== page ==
Trump is turning economic policy-making into a joke

Photo by Alex Haney on Unsplash

There was a time economic policy was set by… economists. Ah, the good old days.

Now, someone’s appointment to an economic policy-making position hinges not on technical expertise but on one’s blind loyalty to Trump. Such loyalty requires a certain flexibility of ideology given Trump’s propensity to reverse positions based upon public reaction. For some people, fortunately for Trump, their ideological commitments are for sale.

Take for example Larry Kudlow, the Director of the National Economic Council — arguably the President’s chief economic adviser. While it is true that he has some industry experience, he never completed any graduate studies in economics or any related field. What apparently qualified him for the position was his role as a spokesperson on CNBC who was relentlessly critical of Obama and a cheerleader for Trump.

It’s worth noting, by the way, that Kudlow published an article entitled Bush Boom Continues, in which he asserted the economy would continue to expand for years to come. The Great Recession started later that month. He has never acknowledged his mistake.

More recently, he dismissed the estimates of the cost of Trump’s tax cuts calculated by the actual economists at the Congressional Budget Office (CBO). Since then, it has become clear that if anything, the CBO was too careful. The Trump tax cuts have resulted in a massive increase in our budget deficit despite Kudlow’s claims to the contrary.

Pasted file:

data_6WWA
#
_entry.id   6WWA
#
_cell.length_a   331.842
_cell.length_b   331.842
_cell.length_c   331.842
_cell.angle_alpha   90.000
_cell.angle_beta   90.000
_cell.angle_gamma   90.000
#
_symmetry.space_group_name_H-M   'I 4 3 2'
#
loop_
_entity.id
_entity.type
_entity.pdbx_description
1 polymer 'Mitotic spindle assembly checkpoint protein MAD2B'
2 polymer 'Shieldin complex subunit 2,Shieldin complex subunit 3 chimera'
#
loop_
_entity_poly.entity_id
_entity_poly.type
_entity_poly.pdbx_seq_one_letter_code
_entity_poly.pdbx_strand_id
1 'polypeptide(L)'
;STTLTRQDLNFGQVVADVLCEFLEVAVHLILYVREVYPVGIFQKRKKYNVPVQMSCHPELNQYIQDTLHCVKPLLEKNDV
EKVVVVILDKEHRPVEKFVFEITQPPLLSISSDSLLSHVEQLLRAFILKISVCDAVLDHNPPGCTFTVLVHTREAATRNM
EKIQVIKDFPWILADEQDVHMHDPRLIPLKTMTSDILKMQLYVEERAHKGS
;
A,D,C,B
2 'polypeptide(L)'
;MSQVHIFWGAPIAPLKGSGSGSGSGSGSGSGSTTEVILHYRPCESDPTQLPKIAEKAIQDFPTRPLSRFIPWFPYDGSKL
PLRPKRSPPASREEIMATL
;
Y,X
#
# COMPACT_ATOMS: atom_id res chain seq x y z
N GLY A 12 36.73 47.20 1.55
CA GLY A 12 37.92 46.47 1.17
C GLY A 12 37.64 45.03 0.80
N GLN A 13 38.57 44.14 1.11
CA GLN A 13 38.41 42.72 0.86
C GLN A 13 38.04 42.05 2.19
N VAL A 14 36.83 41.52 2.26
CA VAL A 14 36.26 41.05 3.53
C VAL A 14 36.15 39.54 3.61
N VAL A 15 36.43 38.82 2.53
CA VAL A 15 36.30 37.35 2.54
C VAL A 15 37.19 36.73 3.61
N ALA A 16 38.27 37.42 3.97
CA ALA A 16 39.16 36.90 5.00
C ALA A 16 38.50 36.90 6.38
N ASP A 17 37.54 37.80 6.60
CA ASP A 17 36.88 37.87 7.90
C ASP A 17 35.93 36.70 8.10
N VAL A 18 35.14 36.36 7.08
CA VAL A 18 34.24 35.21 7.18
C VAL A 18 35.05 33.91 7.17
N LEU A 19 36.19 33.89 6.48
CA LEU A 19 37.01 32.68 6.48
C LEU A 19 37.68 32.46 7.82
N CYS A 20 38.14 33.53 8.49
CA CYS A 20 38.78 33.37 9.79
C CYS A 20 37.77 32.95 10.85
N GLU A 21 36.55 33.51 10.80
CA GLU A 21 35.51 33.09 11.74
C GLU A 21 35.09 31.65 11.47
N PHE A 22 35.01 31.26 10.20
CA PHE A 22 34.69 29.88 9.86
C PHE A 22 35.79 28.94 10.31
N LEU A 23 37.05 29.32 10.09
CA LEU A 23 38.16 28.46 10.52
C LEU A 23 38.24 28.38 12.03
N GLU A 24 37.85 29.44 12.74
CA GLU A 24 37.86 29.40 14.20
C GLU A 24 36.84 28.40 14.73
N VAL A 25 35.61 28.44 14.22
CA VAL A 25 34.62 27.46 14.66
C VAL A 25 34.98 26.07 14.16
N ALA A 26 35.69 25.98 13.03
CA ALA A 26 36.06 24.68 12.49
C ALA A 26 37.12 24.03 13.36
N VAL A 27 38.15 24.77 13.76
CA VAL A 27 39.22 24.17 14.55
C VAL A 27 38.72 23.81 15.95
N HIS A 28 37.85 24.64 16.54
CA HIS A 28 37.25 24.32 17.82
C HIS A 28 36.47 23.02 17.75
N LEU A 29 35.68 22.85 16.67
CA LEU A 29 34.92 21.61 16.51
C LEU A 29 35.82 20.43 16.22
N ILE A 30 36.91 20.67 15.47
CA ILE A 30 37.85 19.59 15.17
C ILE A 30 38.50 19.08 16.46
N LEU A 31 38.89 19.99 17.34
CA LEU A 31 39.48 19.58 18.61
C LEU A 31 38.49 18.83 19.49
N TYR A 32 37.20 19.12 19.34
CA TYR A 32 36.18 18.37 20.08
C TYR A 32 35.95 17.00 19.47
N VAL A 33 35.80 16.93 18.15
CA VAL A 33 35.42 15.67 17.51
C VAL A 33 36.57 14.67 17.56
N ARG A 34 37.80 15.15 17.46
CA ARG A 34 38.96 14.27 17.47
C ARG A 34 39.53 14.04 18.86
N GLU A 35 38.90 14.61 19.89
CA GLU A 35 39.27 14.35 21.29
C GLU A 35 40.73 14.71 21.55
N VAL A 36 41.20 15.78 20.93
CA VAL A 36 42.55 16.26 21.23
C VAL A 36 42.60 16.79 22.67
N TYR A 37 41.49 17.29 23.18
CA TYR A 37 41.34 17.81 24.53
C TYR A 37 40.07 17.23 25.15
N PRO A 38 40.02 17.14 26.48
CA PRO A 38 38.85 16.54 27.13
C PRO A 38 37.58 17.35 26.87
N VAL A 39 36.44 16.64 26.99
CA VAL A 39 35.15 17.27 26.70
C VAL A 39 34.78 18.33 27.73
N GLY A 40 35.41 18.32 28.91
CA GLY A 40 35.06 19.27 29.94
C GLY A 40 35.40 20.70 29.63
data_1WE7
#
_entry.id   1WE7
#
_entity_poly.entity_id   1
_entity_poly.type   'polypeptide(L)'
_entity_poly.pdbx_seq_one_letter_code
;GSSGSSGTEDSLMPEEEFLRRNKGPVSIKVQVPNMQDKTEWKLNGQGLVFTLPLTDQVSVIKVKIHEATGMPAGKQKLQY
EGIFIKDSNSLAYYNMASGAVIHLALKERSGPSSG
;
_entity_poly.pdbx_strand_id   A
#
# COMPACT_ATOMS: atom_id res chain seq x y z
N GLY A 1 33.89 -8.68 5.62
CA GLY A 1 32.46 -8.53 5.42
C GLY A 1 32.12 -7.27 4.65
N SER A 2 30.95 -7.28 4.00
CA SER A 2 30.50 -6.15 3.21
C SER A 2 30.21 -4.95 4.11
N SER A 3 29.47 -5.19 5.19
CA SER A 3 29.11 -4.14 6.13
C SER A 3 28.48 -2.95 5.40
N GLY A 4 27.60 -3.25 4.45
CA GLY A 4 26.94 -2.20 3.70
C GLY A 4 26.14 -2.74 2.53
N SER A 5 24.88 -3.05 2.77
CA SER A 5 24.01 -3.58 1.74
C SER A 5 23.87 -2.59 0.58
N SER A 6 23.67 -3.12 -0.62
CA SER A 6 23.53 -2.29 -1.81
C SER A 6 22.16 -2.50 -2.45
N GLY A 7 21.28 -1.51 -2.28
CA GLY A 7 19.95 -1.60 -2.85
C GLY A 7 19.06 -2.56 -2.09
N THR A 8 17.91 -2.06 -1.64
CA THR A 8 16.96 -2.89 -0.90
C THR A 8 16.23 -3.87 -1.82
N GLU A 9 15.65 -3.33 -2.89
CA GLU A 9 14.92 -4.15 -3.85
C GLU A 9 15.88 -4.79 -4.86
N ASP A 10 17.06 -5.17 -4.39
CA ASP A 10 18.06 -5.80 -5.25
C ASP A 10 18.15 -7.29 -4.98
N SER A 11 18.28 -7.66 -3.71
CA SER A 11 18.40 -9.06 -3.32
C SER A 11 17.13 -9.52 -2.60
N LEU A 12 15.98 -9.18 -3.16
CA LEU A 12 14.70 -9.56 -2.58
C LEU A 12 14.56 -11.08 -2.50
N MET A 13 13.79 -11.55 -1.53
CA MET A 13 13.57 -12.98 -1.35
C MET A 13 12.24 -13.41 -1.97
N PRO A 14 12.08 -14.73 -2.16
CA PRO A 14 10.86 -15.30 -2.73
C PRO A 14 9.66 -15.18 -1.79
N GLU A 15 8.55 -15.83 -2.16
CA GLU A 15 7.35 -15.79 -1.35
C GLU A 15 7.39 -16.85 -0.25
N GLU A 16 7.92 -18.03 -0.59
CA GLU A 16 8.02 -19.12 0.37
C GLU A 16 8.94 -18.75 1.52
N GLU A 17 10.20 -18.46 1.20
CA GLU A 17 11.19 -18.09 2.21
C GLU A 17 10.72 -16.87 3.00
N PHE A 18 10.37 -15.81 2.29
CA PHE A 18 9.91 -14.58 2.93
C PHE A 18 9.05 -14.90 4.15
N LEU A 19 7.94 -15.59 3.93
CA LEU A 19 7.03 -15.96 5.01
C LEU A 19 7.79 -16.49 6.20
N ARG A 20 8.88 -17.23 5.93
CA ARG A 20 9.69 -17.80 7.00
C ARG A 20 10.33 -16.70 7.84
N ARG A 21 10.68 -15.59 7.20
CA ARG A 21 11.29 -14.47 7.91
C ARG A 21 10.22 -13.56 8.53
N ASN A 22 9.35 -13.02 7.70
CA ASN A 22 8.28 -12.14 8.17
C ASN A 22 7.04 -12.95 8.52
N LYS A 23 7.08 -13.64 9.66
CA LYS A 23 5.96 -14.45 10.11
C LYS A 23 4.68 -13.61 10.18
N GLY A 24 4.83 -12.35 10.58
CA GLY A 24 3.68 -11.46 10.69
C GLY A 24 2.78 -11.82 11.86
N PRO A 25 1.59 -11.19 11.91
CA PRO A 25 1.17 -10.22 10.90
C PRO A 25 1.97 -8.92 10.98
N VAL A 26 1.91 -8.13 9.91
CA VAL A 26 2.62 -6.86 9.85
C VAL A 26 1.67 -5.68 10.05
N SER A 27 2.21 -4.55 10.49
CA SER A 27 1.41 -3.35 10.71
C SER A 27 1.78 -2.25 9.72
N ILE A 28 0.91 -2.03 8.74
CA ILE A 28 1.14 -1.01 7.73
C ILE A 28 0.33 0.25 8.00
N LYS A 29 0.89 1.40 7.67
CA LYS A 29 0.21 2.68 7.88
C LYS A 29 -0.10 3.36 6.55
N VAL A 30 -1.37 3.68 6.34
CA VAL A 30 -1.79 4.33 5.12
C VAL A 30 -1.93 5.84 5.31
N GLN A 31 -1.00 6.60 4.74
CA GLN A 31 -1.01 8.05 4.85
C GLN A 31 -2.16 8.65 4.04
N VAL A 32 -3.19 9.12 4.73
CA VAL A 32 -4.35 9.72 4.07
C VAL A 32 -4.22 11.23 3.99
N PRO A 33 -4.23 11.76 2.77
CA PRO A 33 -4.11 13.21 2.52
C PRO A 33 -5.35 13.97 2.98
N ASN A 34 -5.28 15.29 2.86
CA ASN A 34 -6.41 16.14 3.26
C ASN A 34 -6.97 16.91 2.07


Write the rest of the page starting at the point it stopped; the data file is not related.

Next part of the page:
Then there’s the chair of the White House Council of Economic Advisers, Kevin Hassett. He’s most famous for his book Dow 36,000. The Dow, of course, has never reached the heights he predicted, and indeed, the book was written just before the dot.com bubble burst.

With this team, you can practically take their predictions to the bank… that they will be wrong.

At least in Hassett’s case, he has a graduate degree in economics. As a result, he is on the record favoring more liberal immigration laws since, as all economists know, immigration is generally good for economic growth. Apparently he has abandoned that position since coming to Trump’s team. As I stated earlier, all ideals are for sale among this crowd.

Then there’s Stephen Moore, another TV commentator like Larry Kudlow, who Trump announced as his appointee to the Federal Reserve Board. Remember, the Fed, as our central bank, has traditionally been treated as independent from the whims of politicians. It has generally been agreed that the power to regulate monetary policy is too important to be left to politicians.

Trump, of course, wants to change this. He wants to politicize the Fed. That started when he did not follow tradition by reappointing Janet Yellen as Chair despite a stellar record in that position. Now he bemoans the fact that his appointee to that position Jerome Powell has raised interest rates to combat inflation. With re-election just around the corner, and indications of an economic slowdown increasing, Trump desperately wants the Fed to lower interest rates, inflation, apparently, be damned.